Richard Sheirer, City's Emergency Manager on 9/11, Dies of Heart Attack
MANHATTAN — Richard Sheirer, the former head of the city's Office of Emergency Management during the 9/11 terror attacks, died Thursday of a heart attack on his way to work in Manhattan.
Sheirer, 65, an affable public servant who began public service decades ago as a FDNY fire dispatcher, was named OEM chief in 2000 by Mayor Rudolph Giuliani.
He responded to the burning Twin Towers with Giuliani and the two barely survived the harrowing collapse when they ducked into a building as the 110 story south tower came down around them. Sheirer was captured in an iconic photograph with a surgical-masked Giuliani escaping the destruction as a cloud of dust engulfed them.
Over the next year, Sheirer helped guide the city’s sensitive overlapping responsibilities of cleaning up massive destruction while ensuring the priority to the search for the remains of thousands of victims including hundreds of firefighters and cops.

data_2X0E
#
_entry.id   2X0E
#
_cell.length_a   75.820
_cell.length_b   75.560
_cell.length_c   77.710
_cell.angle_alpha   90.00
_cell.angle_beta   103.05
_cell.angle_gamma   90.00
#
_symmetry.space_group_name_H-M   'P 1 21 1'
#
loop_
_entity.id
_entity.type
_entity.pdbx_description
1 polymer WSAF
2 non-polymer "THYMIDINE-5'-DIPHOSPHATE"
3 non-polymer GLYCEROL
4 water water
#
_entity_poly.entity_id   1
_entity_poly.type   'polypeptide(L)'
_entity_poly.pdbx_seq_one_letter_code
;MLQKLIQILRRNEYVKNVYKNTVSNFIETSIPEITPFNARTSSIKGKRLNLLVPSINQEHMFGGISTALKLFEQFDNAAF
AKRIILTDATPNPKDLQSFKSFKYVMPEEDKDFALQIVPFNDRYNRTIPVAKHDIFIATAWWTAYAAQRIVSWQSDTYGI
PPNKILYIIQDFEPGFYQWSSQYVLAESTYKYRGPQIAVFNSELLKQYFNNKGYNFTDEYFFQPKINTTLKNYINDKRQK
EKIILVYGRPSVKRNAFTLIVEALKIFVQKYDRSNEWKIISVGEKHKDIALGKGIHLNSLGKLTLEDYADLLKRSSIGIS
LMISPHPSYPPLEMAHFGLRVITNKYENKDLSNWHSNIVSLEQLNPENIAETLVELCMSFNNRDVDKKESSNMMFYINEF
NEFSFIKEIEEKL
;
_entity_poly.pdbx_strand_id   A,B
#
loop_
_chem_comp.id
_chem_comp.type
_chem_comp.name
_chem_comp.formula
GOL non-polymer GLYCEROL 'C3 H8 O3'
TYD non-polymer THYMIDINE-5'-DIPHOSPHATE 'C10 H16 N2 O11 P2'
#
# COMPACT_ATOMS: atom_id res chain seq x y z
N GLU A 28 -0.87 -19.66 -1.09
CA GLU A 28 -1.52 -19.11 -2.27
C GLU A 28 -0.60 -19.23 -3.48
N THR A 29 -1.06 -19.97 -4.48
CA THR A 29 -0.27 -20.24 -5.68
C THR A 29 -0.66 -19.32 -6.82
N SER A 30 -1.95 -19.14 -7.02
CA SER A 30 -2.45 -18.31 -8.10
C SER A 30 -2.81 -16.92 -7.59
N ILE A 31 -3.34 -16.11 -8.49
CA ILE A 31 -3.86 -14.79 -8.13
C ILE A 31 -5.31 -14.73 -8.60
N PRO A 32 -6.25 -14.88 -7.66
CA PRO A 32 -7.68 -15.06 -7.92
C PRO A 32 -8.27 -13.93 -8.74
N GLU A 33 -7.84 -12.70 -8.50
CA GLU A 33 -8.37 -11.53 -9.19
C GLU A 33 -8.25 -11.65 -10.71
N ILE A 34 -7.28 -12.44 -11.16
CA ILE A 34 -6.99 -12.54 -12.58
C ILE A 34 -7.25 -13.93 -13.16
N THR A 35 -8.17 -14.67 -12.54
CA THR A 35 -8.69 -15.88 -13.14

After leaving his city post, he joined Giuliani Partners as a senior vice president. He was heading to work when he suffered a heart attack.
He was not the only Sheirer to nearly die in the service of the city.
Sheirer’s son, Andrew, 29, a firefighter, survived a fiery Brooklyn building collapse a few years ago — an event that Sheirer described as more frightening for him that his own brush with death on 9/11.